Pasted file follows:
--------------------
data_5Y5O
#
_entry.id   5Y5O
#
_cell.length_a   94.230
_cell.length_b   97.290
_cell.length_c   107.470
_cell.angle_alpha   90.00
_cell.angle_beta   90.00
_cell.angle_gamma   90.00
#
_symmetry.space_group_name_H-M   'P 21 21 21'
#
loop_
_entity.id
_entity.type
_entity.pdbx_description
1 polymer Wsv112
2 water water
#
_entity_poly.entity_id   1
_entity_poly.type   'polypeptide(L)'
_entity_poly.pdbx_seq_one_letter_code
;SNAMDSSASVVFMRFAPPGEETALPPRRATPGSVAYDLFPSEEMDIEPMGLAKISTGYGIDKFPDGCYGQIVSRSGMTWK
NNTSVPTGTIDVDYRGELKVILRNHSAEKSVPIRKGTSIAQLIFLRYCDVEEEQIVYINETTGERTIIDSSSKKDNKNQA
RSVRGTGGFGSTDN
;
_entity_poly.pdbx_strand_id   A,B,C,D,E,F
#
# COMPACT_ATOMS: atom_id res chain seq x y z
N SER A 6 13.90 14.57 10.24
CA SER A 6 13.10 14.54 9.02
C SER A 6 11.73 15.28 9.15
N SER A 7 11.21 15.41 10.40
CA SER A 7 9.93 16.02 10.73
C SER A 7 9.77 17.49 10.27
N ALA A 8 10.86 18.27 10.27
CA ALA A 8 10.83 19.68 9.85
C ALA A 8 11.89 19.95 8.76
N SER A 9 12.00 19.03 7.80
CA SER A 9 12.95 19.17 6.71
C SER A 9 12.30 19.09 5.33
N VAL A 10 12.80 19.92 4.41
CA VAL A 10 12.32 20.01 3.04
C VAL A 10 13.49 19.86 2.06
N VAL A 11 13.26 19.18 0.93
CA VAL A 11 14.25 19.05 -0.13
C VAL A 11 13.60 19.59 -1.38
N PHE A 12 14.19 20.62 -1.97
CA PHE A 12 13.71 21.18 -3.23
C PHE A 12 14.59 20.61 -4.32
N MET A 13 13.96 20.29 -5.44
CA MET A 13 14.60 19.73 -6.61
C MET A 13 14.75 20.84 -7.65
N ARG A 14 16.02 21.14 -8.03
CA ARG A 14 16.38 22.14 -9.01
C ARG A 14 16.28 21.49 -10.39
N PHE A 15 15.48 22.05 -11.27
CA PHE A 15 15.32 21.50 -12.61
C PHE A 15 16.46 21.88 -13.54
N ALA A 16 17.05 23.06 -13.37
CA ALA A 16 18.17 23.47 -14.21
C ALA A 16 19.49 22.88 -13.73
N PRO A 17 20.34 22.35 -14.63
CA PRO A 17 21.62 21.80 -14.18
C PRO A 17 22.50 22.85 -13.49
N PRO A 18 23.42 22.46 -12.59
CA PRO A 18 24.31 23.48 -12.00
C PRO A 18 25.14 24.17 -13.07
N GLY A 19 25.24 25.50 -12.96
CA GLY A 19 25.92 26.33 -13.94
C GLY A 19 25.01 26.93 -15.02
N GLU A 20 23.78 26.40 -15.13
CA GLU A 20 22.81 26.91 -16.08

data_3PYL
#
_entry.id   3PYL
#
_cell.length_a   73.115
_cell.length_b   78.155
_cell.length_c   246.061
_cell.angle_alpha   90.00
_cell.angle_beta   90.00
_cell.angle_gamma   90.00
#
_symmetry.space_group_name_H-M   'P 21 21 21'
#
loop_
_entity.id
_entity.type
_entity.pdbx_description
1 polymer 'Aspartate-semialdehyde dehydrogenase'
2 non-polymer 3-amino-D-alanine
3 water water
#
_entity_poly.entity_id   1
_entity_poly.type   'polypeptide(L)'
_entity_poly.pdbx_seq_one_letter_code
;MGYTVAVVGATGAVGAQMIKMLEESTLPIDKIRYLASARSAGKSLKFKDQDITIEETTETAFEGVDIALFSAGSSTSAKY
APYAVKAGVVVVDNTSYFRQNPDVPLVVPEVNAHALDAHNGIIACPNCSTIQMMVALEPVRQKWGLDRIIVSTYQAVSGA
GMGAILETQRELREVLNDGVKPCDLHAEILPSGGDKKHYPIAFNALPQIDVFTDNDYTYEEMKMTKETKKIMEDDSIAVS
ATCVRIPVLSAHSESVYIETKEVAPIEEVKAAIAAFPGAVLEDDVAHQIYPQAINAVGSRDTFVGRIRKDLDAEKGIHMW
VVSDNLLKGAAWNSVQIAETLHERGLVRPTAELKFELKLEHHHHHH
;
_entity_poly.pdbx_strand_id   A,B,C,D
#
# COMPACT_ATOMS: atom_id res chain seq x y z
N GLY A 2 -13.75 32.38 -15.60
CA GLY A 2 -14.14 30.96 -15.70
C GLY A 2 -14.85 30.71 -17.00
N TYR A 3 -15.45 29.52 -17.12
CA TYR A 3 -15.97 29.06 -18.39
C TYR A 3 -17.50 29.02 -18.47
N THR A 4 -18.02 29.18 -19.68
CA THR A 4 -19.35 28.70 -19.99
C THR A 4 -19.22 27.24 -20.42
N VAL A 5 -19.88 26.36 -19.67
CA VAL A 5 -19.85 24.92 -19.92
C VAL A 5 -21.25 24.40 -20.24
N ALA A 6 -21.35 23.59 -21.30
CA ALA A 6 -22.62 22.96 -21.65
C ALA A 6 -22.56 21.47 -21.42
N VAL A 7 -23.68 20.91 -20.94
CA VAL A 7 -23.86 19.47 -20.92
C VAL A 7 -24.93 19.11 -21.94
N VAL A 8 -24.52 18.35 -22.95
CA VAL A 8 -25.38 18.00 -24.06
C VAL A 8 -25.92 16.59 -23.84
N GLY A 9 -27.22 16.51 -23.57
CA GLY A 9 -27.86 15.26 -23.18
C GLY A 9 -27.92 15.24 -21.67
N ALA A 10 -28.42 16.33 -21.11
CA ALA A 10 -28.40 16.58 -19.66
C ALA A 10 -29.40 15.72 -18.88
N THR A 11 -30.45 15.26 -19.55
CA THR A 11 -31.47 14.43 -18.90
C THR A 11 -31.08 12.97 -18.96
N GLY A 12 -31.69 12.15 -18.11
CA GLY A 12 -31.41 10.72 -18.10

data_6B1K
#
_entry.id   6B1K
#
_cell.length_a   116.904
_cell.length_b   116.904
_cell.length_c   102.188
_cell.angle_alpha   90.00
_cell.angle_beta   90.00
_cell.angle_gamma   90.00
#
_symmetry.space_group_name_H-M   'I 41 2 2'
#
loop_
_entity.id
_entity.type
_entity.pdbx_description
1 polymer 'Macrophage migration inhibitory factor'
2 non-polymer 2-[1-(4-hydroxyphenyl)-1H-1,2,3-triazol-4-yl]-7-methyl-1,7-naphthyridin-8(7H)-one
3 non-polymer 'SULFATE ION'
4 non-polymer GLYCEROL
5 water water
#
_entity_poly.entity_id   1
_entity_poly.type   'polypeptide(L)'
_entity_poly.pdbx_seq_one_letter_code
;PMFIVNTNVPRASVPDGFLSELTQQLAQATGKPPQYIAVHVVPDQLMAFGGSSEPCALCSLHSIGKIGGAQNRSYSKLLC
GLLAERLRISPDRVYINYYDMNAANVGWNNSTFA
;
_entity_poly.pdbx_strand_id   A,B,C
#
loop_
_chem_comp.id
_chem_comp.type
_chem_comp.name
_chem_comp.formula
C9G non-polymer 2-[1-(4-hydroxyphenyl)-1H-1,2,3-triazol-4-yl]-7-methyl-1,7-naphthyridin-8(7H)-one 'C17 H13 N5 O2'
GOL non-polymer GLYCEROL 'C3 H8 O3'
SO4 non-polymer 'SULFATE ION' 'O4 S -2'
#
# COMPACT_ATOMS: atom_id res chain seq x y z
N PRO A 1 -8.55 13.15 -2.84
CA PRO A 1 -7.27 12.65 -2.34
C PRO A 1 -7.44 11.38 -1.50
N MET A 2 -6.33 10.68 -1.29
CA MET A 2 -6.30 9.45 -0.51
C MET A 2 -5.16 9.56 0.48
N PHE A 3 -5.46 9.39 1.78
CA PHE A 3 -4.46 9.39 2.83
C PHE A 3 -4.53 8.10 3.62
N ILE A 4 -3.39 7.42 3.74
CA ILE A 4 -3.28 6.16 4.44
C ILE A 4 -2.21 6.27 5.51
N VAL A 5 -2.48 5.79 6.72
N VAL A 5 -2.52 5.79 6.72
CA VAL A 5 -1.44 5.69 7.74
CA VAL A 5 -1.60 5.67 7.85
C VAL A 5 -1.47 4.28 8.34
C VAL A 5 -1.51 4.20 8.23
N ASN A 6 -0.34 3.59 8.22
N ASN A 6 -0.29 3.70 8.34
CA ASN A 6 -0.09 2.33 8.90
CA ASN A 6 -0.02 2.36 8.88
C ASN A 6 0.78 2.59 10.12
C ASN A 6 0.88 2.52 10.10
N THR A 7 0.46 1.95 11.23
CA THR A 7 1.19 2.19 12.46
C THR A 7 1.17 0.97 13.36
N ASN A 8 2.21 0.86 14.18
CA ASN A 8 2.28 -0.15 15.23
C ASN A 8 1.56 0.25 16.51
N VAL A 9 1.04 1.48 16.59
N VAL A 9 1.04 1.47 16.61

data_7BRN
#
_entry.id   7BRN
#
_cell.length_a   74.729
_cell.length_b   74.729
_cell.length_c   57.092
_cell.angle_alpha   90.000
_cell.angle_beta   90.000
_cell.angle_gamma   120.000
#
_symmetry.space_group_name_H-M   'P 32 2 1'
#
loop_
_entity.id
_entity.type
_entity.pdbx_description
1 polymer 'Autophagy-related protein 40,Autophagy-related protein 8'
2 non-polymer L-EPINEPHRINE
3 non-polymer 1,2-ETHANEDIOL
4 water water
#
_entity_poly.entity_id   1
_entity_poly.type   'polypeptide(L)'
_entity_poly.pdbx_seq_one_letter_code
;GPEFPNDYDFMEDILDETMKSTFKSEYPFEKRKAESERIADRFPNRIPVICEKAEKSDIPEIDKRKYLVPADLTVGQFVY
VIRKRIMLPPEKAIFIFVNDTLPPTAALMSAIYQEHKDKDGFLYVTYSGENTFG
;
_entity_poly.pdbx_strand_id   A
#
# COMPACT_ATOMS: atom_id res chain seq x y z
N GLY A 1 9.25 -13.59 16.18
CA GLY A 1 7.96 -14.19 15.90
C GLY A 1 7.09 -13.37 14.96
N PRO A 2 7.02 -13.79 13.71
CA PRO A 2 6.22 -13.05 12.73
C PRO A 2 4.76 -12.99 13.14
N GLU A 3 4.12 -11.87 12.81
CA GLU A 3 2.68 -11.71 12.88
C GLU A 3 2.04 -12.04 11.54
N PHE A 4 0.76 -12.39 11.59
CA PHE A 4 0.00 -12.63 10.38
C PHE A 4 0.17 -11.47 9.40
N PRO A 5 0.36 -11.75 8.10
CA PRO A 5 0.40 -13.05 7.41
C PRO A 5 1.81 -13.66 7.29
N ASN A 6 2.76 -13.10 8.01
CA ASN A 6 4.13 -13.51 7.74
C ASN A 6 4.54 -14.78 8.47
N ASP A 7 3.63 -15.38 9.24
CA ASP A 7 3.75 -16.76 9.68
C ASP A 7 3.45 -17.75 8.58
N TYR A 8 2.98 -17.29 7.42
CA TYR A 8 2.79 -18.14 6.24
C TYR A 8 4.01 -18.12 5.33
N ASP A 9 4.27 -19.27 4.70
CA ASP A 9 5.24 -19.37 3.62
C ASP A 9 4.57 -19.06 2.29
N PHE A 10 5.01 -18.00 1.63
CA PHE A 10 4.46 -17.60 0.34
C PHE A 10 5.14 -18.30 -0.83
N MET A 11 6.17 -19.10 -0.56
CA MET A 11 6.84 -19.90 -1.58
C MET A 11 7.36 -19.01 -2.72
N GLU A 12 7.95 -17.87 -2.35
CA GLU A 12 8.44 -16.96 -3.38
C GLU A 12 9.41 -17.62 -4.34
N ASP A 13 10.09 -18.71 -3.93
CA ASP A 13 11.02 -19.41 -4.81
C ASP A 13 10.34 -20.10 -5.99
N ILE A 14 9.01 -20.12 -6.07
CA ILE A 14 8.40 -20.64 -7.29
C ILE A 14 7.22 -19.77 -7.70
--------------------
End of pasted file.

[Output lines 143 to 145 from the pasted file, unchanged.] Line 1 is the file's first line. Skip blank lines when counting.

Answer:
#
_cell.length_a   116.904
_cell.length_b   116.904